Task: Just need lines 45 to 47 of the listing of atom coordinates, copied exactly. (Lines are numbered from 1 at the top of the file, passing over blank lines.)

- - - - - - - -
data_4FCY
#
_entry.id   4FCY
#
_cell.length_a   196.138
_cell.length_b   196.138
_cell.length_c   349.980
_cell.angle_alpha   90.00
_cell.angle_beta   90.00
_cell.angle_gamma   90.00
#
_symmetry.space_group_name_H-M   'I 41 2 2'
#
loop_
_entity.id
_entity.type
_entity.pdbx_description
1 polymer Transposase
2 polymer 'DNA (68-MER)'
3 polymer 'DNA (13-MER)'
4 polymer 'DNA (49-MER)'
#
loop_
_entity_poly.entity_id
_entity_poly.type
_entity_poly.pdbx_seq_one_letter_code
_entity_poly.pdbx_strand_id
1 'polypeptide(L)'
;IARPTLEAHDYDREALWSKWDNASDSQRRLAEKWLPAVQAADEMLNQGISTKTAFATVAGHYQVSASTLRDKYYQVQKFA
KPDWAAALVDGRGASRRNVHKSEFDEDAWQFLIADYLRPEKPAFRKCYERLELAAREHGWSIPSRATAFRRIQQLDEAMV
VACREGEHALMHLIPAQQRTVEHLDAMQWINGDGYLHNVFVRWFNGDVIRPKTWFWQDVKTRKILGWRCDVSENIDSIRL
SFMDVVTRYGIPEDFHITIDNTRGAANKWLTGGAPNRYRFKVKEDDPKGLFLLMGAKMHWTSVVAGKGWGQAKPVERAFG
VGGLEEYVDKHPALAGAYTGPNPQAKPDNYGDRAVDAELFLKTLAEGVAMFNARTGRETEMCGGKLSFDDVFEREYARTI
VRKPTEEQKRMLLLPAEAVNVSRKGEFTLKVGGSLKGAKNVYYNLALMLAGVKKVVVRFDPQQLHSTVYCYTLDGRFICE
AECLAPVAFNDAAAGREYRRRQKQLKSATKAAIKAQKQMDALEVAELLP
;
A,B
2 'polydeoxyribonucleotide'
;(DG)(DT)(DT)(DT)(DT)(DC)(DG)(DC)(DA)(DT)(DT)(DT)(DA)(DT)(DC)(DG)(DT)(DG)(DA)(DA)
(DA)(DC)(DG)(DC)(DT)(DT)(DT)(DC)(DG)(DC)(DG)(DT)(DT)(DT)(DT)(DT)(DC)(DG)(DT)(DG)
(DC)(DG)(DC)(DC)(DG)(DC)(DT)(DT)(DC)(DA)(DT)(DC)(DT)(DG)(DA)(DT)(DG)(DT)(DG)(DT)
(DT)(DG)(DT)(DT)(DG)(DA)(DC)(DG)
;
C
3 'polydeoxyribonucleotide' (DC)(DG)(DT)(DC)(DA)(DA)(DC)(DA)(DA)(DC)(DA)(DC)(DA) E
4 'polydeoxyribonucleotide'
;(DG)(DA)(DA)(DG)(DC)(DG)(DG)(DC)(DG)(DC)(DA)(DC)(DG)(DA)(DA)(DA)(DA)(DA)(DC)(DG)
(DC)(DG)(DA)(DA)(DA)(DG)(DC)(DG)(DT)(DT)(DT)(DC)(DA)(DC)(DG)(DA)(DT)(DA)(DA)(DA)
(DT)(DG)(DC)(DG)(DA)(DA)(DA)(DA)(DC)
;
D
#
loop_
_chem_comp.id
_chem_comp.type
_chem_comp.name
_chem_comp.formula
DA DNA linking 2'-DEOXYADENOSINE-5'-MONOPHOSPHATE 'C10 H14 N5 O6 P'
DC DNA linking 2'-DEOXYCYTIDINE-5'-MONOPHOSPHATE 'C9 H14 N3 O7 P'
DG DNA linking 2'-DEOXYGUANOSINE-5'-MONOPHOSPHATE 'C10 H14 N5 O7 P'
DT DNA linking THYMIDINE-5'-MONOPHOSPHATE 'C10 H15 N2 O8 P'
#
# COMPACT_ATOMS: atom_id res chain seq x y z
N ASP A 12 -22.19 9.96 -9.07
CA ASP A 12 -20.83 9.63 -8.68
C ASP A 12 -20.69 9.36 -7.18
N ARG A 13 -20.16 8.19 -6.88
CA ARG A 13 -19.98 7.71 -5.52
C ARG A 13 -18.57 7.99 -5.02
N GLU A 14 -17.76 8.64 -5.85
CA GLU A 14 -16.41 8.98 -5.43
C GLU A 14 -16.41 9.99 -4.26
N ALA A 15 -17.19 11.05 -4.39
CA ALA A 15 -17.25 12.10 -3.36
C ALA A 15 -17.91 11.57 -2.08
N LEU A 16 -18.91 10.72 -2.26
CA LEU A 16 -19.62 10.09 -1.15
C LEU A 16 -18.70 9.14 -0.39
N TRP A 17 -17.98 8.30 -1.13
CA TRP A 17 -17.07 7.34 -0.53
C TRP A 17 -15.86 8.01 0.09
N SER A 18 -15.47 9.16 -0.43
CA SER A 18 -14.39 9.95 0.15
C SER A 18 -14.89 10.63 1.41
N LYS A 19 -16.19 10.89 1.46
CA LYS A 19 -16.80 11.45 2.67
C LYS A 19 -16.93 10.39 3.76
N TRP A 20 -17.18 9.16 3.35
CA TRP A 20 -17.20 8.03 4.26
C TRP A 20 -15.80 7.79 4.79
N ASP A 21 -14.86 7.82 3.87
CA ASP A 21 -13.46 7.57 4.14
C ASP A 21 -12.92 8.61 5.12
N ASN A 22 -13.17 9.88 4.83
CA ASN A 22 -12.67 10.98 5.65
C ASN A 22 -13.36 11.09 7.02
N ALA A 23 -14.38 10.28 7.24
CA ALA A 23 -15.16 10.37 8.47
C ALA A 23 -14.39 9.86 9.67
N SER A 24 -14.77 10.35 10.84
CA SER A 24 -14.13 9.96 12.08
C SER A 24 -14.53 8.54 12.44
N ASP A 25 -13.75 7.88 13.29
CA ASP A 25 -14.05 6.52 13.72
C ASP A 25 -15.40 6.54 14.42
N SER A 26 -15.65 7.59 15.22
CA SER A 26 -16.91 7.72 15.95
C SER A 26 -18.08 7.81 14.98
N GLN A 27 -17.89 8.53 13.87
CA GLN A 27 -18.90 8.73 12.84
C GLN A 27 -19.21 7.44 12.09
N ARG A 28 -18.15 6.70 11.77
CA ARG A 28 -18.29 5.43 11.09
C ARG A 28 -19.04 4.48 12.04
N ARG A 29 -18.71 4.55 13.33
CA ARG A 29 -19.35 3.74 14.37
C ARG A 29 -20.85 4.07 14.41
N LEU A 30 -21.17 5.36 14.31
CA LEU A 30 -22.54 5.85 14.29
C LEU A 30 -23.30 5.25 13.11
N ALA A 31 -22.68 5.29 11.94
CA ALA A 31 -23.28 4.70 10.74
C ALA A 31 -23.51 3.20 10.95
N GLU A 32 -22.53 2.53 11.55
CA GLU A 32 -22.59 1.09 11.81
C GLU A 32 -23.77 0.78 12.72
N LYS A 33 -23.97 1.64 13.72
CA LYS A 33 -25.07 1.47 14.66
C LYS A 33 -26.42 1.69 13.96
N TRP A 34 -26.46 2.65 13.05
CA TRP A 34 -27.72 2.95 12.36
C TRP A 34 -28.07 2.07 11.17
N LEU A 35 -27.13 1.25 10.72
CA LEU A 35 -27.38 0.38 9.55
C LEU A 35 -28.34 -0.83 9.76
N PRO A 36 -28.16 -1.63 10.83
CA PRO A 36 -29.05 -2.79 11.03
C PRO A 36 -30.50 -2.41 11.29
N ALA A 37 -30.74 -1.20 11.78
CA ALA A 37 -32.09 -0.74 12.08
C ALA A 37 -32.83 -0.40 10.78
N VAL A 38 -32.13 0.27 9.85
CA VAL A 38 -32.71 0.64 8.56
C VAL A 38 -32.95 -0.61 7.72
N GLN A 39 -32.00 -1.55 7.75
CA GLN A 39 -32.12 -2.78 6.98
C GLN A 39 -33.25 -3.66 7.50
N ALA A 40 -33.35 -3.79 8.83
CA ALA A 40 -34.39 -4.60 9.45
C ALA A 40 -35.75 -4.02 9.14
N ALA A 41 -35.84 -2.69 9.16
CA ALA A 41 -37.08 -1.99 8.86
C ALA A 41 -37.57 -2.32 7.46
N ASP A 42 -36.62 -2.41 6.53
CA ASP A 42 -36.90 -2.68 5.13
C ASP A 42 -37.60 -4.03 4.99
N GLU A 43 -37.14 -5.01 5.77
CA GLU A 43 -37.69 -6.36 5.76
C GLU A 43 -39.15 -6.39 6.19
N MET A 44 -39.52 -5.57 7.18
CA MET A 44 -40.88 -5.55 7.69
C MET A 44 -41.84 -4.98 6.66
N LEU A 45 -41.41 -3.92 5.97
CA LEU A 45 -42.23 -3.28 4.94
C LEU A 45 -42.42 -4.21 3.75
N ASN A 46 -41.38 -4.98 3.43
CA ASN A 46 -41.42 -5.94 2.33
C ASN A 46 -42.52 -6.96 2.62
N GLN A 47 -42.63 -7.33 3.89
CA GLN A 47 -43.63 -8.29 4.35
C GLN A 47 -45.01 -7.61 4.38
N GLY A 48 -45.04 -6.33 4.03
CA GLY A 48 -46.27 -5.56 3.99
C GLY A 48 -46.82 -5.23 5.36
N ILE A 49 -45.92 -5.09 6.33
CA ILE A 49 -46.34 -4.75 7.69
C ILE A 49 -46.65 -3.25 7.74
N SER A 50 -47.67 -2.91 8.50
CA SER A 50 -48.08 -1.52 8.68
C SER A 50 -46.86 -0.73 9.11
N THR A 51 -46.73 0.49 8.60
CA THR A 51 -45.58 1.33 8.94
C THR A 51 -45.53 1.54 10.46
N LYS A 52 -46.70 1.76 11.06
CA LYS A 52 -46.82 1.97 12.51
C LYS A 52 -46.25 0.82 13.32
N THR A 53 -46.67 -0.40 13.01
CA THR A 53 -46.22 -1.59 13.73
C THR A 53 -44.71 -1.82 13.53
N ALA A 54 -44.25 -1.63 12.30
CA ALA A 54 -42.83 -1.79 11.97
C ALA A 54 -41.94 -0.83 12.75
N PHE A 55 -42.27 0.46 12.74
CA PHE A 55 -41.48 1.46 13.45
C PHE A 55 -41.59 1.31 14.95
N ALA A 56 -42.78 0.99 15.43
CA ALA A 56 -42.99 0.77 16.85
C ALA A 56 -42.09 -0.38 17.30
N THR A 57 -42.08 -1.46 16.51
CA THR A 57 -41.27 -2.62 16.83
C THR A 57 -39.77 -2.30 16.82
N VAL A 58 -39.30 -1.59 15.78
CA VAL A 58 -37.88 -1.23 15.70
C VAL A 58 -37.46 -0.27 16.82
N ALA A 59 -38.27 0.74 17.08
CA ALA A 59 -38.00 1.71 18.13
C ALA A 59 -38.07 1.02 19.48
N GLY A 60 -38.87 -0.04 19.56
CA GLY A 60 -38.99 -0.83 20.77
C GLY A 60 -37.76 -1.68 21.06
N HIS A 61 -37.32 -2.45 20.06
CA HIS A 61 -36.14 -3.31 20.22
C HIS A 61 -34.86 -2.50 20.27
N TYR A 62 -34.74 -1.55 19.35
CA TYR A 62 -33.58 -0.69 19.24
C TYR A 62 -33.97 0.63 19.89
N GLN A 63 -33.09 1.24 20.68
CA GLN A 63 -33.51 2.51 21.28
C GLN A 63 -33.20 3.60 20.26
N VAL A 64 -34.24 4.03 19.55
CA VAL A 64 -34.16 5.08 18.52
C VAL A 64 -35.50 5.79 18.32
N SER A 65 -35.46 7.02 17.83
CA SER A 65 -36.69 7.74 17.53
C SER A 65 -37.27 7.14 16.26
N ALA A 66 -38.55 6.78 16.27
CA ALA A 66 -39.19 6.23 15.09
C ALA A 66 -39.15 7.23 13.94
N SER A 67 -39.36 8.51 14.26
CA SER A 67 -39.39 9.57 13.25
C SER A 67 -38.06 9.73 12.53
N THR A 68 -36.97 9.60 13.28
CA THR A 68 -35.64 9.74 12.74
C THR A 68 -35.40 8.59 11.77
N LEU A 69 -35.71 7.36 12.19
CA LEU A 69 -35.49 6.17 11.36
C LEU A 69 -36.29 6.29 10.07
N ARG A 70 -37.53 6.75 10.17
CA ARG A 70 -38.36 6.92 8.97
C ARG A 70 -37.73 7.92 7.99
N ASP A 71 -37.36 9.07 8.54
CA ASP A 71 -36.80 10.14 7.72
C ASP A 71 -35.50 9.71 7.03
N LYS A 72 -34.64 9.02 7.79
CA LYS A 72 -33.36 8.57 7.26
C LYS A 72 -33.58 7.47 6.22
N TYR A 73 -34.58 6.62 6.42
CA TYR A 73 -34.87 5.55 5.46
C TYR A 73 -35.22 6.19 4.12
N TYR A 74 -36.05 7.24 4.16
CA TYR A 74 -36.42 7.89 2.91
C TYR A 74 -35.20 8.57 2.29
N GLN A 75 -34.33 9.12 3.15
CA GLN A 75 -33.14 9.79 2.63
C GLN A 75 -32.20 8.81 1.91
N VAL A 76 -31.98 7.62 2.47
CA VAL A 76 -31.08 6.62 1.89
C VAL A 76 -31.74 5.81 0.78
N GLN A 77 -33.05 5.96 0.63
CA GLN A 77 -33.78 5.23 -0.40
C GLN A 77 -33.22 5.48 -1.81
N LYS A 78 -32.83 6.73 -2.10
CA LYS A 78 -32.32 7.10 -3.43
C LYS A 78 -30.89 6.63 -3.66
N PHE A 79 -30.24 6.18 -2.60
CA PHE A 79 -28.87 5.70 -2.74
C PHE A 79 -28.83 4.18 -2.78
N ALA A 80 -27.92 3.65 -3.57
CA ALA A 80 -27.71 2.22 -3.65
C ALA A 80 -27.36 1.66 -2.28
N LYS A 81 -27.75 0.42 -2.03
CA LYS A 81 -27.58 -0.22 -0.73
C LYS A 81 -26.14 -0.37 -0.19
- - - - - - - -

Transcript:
3 'polydeoxyribonucleotide' (DC)(DG)(DT)(DC)(DA)(DA)(DC)(DA)(DA)(DC)(DA)(DC)(DA) E
4 'polydeoxyribonucleotide'
;(DG)(DA)(DA)(DG)(DC)(DG)(DG)(DC)(DG)(DC)(DA)(DC)(DG)(DA)(DA)(DA)(DA)(DA)(DC)(DG)